Eight years after Cyprus – then shut out of the markets and two years later getting a 10-billion euro ($11.31 billion) international bailout – needed a 1.57 billion ($1.78 billion) loan from Russia, the government is said to be looking at selling a bond to repay it early.
The loan was requested by then-President Demetris Christofias, a Communist with close Russian ties, as he wanted to avoid asking the European Union and Washington, D.C.-based International Monetary Fund (IMF) which put up a 2013 rescue package.
Finance Minister Haris Georgiades, who met new Central Bank Governor Constantinos Erodotou, said, “It is a fact that the data on the Cypriot economy in international markets is extremely positive and this creates some opportunities that we evaluate and will not hesitate to capitalize on,” likely soon.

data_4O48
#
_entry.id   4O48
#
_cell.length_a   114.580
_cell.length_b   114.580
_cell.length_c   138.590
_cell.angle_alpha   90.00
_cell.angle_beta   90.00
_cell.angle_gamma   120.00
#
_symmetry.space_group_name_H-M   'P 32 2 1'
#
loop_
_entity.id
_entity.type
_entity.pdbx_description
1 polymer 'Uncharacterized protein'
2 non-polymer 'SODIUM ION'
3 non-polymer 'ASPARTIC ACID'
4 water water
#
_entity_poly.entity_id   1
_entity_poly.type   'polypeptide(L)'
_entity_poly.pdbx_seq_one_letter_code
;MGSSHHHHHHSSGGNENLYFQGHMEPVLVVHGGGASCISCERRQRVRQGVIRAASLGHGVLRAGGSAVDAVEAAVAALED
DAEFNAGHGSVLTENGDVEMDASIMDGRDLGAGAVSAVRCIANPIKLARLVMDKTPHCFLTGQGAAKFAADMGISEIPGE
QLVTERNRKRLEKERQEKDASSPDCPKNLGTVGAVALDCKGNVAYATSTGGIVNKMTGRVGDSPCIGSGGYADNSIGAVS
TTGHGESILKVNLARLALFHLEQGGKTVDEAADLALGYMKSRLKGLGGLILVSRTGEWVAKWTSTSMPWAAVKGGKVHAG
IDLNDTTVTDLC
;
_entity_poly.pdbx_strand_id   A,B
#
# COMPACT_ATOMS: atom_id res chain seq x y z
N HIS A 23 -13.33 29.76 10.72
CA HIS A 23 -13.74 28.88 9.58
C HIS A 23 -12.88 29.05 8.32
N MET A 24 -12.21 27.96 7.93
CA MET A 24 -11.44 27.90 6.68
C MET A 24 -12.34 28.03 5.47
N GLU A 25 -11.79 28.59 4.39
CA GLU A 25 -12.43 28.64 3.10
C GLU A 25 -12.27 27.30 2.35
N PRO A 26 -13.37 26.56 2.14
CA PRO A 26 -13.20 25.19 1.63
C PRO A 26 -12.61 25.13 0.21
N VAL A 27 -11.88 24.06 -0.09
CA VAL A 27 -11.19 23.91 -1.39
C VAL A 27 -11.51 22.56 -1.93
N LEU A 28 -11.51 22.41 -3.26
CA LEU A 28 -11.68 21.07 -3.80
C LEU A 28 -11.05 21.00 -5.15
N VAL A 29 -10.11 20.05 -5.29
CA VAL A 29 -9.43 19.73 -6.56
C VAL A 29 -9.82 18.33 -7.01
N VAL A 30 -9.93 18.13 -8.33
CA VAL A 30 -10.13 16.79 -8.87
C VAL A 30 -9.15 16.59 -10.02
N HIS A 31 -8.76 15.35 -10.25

“The main purpose is to carry out moves that further shield the Cypriot economy, taking advantage of the progress that has been made, the positive image that has now been created for our country,” the finance minister said, according to Kathimerini Cyprus.
He didn’t say whether the bond would be sought domestically or in Europe but that, “We are looking into the possibility and I will be able to make announcements very soon.”
This would not be the first time that Cyprus opts for early debt repayment. In July 2017 the government repaid almost one-third of its IMF loan. The Russian loan came with an interest rate of 2.5 percent.